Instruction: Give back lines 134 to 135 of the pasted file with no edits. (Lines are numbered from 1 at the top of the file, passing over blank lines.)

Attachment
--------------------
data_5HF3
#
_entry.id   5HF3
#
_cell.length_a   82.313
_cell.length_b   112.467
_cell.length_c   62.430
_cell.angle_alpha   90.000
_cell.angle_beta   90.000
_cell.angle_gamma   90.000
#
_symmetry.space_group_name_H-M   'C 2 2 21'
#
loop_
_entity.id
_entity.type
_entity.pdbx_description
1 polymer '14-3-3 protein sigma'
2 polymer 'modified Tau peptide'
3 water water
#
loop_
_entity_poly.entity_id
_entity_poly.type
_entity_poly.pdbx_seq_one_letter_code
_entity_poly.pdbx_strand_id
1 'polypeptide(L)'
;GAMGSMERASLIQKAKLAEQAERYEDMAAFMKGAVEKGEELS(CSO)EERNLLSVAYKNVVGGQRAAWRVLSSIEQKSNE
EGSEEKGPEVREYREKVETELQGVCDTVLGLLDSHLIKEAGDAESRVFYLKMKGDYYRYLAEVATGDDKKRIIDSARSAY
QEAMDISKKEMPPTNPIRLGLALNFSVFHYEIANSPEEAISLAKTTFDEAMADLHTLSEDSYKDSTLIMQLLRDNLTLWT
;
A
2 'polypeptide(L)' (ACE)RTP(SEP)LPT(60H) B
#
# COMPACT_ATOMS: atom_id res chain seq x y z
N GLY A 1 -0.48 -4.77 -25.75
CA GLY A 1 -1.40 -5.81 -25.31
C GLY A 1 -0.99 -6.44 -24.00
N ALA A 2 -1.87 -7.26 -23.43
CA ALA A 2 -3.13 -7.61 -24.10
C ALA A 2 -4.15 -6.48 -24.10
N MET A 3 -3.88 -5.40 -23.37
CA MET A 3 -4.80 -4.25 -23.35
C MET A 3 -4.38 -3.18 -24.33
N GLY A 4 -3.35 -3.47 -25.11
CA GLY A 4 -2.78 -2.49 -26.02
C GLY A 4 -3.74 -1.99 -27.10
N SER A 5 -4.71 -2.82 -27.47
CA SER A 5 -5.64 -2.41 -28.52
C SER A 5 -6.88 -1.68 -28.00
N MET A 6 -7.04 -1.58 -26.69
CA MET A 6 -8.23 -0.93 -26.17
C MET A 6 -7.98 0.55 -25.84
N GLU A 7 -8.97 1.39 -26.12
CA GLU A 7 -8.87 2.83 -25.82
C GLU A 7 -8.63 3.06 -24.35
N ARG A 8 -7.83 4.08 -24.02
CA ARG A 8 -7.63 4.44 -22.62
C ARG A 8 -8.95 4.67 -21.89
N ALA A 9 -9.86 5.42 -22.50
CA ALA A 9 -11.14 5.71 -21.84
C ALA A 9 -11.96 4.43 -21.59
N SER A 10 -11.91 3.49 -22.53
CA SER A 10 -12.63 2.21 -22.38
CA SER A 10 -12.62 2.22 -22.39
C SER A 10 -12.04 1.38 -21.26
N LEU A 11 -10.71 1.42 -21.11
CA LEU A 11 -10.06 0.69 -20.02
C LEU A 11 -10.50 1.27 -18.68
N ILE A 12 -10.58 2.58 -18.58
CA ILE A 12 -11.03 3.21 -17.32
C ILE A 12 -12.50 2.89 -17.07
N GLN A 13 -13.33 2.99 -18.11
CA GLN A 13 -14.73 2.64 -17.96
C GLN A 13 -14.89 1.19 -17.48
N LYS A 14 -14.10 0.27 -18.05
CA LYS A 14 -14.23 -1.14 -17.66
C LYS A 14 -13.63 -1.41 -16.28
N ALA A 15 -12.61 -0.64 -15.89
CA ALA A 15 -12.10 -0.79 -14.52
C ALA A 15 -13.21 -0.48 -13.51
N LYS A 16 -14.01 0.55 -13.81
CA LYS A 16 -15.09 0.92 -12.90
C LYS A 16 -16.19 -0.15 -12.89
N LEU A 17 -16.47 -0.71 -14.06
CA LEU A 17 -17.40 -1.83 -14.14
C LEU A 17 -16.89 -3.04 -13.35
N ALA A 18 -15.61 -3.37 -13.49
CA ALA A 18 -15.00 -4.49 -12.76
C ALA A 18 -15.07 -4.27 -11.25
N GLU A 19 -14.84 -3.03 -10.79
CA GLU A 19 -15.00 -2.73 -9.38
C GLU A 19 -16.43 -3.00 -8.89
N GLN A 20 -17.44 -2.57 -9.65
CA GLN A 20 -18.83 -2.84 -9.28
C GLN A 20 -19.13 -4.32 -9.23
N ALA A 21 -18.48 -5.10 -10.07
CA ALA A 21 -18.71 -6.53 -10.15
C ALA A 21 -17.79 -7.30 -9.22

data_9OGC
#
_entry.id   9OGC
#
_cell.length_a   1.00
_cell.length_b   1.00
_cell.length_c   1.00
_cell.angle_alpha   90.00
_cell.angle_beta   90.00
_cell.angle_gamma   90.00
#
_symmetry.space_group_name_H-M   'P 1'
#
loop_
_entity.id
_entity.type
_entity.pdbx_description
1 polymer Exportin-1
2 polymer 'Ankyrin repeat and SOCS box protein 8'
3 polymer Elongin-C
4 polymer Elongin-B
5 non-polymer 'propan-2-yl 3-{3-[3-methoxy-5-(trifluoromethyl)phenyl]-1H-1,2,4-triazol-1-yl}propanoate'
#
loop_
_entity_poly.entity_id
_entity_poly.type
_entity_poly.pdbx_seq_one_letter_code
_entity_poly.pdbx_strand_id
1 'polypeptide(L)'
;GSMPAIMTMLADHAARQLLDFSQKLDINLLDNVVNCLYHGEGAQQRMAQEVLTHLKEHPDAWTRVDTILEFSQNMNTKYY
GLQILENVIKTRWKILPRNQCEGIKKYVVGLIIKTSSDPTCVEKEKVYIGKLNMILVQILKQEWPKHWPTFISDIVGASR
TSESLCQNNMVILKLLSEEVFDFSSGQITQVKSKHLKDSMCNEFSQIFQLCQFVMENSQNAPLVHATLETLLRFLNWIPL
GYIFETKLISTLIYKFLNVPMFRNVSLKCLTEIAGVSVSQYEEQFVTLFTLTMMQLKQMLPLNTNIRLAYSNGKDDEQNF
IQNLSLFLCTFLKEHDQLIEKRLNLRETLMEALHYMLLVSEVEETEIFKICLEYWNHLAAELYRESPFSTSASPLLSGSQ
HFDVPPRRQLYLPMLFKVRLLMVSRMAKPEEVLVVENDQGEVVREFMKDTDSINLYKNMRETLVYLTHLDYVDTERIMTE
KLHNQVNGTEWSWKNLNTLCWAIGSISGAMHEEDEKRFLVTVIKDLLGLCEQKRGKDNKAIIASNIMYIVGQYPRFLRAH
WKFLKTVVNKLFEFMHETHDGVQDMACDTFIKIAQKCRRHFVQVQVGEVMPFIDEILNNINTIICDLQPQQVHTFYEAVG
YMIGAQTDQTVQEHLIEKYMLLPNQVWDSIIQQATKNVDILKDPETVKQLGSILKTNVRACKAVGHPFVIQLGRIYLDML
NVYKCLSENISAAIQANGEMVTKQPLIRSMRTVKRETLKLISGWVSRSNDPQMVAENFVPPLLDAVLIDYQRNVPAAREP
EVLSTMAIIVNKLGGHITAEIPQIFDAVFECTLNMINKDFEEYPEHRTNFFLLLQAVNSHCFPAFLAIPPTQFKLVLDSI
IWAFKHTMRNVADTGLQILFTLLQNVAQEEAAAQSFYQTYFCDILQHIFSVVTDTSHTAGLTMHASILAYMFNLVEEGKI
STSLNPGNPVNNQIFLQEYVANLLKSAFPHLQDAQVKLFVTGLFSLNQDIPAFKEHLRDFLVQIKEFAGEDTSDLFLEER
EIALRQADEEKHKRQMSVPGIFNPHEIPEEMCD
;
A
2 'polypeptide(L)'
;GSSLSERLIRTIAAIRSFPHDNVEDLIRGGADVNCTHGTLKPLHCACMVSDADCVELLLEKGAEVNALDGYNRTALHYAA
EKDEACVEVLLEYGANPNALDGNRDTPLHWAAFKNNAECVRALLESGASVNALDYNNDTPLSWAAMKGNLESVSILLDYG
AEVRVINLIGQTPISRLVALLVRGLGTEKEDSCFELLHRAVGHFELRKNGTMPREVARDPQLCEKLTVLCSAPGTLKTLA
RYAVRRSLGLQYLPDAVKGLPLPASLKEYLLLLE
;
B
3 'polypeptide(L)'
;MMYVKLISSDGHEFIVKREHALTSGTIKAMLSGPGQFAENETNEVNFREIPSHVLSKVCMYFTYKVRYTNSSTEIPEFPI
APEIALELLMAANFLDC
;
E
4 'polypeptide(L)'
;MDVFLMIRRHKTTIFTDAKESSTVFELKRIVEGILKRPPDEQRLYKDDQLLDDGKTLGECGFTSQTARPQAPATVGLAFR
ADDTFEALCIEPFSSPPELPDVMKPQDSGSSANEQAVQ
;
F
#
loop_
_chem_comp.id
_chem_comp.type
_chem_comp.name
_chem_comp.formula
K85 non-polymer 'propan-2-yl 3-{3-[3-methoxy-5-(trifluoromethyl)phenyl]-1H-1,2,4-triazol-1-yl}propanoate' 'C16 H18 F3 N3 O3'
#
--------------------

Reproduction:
HFDVPPRRQLYLPMLFKVRLLMVSRMAKPEEVLVVENDQGEVVREFMKDTDSINLYKNMRETLVYLTHLDYVDTERIMTE
KLHNQVNGTEWSWKNLNTLCWAIGSISGAMHEEDEKRFLVTVIKDLLGLCEQKRGKDNKAIIASNIMYIVGQYPRFLRAH